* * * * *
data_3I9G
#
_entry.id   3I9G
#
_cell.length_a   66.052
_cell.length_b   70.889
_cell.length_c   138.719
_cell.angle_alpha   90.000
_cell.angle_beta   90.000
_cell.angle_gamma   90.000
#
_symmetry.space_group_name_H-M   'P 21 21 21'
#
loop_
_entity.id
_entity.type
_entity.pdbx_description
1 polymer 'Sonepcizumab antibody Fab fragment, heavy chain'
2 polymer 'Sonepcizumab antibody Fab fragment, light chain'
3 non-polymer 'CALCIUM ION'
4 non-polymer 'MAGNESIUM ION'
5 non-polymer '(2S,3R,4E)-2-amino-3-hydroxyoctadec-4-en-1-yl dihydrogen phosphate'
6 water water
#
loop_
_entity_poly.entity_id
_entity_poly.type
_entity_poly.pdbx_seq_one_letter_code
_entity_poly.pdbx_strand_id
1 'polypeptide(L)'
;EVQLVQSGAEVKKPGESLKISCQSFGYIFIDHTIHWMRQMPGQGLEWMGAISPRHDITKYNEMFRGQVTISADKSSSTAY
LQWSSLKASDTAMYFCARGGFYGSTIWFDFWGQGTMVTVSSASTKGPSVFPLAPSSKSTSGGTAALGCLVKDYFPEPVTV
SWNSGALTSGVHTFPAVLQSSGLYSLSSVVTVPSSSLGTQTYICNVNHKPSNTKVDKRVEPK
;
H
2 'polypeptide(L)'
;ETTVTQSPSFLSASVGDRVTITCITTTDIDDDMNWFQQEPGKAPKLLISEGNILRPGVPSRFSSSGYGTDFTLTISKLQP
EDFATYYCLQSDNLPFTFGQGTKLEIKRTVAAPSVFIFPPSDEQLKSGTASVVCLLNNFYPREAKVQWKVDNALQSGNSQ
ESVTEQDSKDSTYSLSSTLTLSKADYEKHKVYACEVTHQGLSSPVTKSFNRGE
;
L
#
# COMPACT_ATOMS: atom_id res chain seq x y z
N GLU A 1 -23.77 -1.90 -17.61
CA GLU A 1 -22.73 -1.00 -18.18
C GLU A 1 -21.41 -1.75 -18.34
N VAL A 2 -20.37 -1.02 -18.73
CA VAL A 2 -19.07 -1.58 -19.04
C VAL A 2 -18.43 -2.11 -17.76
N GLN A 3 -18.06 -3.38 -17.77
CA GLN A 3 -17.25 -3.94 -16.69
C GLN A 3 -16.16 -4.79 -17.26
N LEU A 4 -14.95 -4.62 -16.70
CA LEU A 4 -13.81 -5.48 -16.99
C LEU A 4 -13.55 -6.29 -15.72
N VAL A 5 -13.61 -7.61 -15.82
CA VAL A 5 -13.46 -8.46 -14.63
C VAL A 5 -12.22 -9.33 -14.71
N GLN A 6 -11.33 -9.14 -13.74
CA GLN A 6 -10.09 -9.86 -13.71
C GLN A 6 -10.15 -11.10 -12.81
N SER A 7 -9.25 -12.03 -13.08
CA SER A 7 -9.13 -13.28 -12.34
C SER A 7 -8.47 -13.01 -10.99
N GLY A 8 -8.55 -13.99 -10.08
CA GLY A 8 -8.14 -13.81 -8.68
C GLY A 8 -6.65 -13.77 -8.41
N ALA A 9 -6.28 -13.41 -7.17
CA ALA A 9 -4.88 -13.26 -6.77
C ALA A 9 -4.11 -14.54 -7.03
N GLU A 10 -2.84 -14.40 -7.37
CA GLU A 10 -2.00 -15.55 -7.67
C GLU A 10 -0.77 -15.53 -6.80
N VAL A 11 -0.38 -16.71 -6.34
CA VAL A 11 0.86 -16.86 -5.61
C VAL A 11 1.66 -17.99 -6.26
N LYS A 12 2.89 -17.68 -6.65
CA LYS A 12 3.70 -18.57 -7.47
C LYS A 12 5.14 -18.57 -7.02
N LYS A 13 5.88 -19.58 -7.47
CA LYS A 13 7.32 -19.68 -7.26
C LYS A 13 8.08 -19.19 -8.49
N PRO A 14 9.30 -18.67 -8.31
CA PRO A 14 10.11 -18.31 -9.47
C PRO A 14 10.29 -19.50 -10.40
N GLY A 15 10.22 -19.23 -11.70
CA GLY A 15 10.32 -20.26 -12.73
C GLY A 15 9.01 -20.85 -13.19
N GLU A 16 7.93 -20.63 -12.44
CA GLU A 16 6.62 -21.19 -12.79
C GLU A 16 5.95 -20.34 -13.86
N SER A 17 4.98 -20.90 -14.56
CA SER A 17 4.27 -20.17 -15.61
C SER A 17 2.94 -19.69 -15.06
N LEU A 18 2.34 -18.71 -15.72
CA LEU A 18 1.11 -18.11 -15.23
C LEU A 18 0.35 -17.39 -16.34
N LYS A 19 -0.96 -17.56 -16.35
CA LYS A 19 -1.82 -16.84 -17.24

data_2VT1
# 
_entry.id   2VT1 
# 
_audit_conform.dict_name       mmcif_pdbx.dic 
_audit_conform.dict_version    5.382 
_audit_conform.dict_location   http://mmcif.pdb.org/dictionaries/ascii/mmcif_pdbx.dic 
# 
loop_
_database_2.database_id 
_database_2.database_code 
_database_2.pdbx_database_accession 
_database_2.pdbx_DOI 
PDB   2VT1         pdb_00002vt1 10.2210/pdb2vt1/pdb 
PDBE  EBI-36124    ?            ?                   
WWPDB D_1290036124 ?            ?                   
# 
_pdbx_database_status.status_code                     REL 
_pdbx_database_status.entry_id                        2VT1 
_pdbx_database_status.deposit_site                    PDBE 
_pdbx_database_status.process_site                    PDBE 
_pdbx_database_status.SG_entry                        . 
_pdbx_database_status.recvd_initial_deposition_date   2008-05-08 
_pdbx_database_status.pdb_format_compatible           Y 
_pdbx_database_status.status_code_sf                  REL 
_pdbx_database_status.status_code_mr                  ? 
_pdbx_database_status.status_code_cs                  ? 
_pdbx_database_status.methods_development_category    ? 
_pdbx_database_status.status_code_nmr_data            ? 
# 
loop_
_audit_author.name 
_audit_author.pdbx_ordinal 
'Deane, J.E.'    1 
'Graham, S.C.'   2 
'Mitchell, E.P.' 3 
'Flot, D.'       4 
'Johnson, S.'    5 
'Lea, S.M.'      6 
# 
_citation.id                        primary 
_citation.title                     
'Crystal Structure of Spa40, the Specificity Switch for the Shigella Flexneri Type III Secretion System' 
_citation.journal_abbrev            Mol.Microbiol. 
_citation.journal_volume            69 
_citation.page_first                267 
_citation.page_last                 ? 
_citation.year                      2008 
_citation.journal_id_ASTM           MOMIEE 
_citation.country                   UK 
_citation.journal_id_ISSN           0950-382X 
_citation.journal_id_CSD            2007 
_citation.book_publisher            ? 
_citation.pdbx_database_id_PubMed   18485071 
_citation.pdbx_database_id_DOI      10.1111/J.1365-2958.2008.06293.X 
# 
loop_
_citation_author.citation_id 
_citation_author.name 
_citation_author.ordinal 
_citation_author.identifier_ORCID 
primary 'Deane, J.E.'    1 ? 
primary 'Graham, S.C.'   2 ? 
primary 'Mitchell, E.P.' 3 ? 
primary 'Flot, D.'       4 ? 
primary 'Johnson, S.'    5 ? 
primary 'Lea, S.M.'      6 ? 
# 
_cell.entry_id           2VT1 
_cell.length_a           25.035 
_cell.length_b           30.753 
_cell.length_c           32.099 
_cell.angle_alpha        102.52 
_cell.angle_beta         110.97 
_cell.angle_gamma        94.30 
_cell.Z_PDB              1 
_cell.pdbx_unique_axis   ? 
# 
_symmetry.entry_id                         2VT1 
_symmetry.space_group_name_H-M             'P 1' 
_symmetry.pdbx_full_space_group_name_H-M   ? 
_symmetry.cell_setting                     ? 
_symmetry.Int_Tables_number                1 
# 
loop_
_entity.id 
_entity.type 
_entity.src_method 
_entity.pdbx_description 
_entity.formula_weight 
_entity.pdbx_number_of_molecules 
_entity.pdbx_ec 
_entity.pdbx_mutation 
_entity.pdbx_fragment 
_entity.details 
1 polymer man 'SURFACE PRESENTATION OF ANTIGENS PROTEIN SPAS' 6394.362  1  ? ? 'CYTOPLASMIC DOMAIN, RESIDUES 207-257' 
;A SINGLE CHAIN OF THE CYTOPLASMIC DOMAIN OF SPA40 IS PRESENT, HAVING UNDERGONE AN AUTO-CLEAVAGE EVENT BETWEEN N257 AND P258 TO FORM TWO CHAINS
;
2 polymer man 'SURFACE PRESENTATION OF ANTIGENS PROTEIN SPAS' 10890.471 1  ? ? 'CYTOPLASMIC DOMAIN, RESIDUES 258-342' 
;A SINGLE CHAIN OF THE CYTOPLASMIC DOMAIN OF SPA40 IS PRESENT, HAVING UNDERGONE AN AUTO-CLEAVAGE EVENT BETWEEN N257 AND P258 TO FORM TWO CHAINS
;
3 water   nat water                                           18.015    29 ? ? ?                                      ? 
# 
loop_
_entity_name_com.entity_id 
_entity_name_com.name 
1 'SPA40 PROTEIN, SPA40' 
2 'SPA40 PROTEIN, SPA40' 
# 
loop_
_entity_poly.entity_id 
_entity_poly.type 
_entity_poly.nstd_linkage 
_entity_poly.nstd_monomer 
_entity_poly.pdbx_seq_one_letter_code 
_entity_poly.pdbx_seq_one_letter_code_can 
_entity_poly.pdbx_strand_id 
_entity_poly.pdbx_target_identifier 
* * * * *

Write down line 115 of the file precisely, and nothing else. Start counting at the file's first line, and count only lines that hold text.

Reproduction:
WWPDB D_1290036124 ?            ?                   